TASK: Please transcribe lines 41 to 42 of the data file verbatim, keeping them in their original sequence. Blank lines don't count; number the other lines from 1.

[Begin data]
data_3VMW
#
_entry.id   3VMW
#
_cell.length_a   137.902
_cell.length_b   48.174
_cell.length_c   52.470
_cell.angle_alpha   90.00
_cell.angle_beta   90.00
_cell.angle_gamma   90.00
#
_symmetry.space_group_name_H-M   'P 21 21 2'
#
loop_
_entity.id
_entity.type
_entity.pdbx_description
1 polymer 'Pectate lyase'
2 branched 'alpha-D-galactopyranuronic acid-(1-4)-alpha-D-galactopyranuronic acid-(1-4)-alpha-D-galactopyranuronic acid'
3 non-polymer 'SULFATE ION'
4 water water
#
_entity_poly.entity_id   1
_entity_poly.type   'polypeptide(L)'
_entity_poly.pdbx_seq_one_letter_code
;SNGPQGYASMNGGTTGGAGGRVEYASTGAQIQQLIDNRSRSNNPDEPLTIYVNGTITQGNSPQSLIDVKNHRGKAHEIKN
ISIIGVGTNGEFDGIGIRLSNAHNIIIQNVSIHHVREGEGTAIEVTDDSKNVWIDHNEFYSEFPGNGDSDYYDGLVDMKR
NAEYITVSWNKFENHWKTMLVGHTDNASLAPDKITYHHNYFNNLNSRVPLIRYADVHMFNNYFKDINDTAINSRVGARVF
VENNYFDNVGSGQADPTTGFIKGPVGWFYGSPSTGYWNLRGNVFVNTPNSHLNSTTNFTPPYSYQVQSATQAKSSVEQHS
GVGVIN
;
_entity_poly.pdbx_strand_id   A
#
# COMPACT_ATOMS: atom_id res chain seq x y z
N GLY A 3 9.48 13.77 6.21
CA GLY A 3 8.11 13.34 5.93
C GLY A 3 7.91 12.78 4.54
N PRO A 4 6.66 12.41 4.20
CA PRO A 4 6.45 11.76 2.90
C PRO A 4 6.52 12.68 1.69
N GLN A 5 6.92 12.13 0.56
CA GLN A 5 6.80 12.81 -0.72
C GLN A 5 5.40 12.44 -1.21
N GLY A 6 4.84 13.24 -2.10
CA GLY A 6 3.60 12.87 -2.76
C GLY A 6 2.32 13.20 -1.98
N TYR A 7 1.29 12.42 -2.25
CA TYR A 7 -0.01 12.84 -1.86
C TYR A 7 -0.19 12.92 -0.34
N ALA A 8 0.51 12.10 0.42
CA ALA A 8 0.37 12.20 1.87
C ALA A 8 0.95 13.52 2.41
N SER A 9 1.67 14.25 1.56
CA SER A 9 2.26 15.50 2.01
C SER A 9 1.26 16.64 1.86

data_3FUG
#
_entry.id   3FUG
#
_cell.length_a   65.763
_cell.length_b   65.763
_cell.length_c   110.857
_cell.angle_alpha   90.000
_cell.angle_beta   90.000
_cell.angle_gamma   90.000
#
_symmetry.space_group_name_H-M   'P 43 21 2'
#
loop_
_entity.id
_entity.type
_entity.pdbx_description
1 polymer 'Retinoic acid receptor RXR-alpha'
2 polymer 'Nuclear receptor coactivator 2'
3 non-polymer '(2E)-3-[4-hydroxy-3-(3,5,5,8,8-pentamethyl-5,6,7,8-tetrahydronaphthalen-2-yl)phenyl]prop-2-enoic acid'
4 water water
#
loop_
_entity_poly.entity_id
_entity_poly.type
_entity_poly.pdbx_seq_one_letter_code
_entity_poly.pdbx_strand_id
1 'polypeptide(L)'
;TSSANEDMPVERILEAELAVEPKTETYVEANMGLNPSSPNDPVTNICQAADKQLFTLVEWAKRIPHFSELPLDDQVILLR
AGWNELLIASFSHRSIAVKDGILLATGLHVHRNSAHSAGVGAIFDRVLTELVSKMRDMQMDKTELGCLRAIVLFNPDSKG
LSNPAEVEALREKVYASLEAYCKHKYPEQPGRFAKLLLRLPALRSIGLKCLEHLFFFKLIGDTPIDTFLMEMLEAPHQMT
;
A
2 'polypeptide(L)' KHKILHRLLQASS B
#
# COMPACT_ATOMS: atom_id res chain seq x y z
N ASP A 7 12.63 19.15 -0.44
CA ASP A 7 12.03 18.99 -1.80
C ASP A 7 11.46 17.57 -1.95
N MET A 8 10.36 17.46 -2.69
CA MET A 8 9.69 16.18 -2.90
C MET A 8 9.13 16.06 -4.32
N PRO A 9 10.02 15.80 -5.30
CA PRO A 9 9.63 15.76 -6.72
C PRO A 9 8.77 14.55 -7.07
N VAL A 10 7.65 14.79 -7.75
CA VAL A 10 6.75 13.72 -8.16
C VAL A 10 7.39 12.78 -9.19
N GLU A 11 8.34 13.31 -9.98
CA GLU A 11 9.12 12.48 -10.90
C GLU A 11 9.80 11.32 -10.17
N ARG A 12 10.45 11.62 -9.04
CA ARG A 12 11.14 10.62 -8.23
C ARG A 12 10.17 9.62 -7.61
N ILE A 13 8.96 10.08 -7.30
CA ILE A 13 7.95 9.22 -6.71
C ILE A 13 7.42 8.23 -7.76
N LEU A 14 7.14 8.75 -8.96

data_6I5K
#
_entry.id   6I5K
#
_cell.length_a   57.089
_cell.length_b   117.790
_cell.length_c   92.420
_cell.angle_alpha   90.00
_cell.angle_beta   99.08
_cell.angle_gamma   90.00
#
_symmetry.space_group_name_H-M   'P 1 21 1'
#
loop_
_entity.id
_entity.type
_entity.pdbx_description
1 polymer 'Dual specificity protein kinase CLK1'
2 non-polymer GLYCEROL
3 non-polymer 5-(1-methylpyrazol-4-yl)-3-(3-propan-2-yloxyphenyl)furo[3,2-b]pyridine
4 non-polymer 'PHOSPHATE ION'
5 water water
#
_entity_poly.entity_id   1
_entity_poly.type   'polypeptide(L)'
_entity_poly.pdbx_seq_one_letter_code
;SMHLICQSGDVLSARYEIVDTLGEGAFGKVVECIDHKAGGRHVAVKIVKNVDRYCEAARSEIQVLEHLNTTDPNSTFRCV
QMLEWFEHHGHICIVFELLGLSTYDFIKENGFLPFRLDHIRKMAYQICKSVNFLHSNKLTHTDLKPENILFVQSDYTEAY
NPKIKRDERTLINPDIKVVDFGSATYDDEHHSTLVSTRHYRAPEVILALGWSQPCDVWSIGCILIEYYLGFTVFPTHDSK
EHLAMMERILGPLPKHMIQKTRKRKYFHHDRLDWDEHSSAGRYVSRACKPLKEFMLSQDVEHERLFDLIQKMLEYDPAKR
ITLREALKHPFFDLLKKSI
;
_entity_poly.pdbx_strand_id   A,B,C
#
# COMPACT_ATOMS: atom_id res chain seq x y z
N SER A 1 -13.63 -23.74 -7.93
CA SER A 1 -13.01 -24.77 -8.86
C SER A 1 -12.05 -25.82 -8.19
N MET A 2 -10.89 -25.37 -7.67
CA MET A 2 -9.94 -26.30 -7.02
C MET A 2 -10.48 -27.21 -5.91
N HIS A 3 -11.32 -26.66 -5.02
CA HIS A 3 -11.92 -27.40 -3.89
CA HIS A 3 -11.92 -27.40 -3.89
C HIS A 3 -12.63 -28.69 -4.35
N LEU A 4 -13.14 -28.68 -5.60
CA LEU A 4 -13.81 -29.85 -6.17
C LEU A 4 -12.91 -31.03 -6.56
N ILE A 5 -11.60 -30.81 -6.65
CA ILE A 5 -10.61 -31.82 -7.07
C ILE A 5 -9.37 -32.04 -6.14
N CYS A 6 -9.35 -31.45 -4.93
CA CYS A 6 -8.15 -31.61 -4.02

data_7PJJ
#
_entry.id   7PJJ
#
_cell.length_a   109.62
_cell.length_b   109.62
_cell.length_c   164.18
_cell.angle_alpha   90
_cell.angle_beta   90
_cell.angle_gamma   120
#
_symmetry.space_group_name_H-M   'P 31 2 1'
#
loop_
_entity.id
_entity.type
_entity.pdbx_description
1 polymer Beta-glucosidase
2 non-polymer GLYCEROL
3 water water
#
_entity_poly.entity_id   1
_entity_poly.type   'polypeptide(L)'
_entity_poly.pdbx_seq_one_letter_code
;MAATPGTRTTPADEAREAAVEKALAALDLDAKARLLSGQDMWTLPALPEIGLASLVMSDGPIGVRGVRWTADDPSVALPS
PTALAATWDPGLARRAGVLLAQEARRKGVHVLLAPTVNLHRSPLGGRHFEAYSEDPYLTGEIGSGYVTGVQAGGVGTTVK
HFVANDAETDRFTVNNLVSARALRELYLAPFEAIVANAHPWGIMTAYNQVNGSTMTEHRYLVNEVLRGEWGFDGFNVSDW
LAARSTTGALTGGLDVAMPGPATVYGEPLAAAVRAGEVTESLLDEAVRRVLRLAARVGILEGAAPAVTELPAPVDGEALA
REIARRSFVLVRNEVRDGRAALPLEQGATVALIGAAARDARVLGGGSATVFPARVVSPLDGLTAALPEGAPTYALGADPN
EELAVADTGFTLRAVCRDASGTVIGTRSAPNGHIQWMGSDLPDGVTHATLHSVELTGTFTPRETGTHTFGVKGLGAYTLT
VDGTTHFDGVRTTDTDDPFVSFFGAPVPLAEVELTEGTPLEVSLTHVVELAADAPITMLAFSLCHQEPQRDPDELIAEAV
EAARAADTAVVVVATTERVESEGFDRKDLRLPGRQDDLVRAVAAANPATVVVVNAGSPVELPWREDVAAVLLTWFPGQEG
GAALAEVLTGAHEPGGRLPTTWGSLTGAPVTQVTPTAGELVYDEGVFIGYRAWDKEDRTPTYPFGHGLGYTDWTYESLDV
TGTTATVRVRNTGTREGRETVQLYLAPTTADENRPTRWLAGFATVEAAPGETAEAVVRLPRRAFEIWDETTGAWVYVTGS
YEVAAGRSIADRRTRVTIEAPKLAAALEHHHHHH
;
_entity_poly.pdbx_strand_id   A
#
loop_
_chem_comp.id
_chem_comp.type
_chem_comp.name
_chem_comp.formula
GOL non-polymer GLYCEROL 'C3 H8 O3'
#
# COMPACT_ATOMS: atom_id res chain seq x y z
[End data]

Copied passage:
N GLN A 5 6.92 12.13 0.56
CA GLN A 5 6.80 12.81 -0.72